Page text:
abdominal pain, vaginal inflammation, or painful
    urination
  • Physical examination normal in most cases

18
Treating sexually abused patients
  • Believe what the child says
  • Use the childs own words and document statements
    in quotes
  • Never examine unwilling child
  • Do not remove childs clothing or examine
    genitals unless severe genital pain or gross
    genital bleeding
  • Refer child to specialist for examination

19
Recognizing Emotional Abuse
  • A component of all forms of child abuse
  • Attack on childs development of self and social
    competence
  • May not be done on conscious level
  • Most cases mild, but early recognition important

20
Recognizing Emotional Abuse
  • Ignoring the child
  • Rejecting the childs needs and requests
  • Isolating the child
  • Verbally assaulting the child (eg, name-calling,
    harsh threats)
  • Encouraging destructive, antisocial behavior
  • Humiliating the child

21
Recognizing Neglect
  • Most common form of child abuse
  • Likely most under-recognized and under-reported
    form of child abuse
  • Neglected children suffer greatly, often left
    with emotional scars

22
Recognizing Neglect
  • Inadequate care, including inadequate provision
    of food, clothing, or shelter
  • Inadequate medical attention, including delay in
    seeking care for known illness
  • Example While child is having asthma attack,
    mother leaves home to go shopping.

23
Recognizing Neglect
  • Signals to watch for
  • Poor personal hygiene
  • Unsanitary conditions
  • Inadequate sleeping arrangements
  • Lack of supervision
  • Evidence of substance abuse
  • Structural, fire, environmental hazards

24
Recognizing Munchausen Syndrome by Proxy
  • Bizarre and rare form of child abuse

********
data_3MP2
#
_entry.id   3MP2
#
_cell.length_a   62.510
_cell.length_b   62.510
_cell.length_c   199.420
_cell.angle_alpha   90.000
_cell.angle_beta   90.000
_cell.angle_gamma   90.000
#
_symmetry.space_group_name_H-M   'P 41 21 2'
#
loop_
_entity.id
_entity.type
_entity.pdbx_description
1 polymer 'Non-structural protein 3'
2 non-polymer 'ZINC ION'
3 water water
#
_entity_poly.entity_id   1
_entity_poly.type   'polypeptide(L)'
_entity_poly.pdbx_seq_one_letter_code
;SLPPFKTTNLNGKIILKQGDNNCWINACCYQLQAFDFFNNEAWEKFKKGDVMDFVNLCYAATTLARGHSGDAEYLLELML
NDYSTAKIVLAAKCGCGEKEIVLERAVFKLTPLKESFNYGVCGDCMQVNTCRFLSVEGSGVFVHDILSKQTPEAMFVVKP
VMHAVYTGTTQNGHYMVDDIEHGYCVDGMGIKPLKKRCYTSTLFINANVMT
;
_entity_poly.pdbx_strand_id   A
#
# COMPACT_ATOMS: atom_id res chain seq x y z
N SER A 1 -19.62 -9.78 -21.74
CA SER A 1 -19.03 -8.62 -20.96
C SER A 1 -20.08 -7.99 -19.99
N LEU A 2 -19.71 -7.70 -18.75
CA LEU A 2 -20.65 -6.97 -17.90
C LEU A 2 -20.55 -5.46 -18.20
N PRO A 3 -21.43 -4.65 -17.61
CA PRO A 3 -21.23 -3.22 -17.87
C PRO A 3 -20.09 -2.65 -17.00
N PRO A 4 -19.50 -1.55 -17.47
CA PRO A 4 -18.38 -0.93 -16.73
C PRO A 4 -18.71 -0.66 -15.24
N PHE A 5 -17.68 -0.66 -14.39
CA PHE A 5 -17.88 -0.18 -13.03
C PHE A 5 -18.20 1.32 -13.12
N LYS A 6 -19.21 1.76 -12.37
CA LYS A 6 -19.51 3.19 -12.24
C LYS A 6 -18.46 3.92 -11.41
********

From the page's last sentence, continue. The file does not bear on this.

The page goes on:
• Illness in child is repeatedly induced by parent
    or other caregiver, who denies knowledge of cause
  • Symptoms subside when child is separated from
    parent or caregiver
  • Child should not be left alone with parent or
    caregiver

25
Cultural Considerations
  • Childrearing practices greatly influenced by
    culture
  • Examples babies allowed to cry themselves to
    sleep, children sleeping in parents bed for
    several years
  • Practice considered abuse in one culture may be
    norm in another
  • Examples scarification of face, physical
    discipline

26
Cultural Considerations
  • Cultural differences may affect evaluation of
    case
  • Important to be aware of other cultures in own
    community
  • Families may not realize that certain practices
    are considered abuse in US

27
Folk Medicine Practices
  • May mimic abuse
  • Should not be reported as abuse (usually)
  • Examples
  • Coin rubbing rubbing a coin along the skin may
    produce bruise-like rash
  • Cupping applying heated cup to skin and pulling
    off after suction develops causes circular
    bruises
  • Moxibustion treatment related to acupuncture in
    which lighted objects placed on skin result in
    burns

28
Communicating with Caregivers
  • The primary goal is to protect the child from
    further injury.
  • Families likely to react negatively
  • Best to discuss in a place where assistance is
    immediately available
  • Police presence may be desirable

29
Reporting Abuse/Neglect
  • Reports must be made when child abuse or neglect
    is suspected or there is reasonable cause to
    believe that child abuse or neglect has occurred
  • Proof is NOT required

30
Reporting Abuse/Neglect
  • Reasonable Cause When the pre-hospital provider
    HCW becomes aware of the possibility of neglect
    or abuse they have a duty to report

31
Reporting Abuse/Neglect
  • The reasons for reporting are
  • to determine whether or not an investigation will
    ensue
  • to determine whether or not abuse or neglect
    occurred
  • to determine what happened and who is responsible
  • to safeguard the child from future injury

32
Legal Obligations
  • Immediate notification to DCF required for
    parents of an infant who have requested
  • deprivation of nutrition necessary to sustain
    life
  • deprivation of medical or surgical interventions
    necessary to remedy or ameliorate a
    life-threatening condition (may not apply to
    terminally ill children if treatment would be
    ineffective)

33
Legal Obligations
  • Laws protect a person making a report in good
    faith, by making them immune from civil or
    criminal liability
  • Failure to report or actions to prevent someone
    else from reporting is a misdemeanor with a fine
    of up to 500 or imprisonment of up to 1 year.
    Such individuals are also civilly liable for
    damages caused by their failure to report.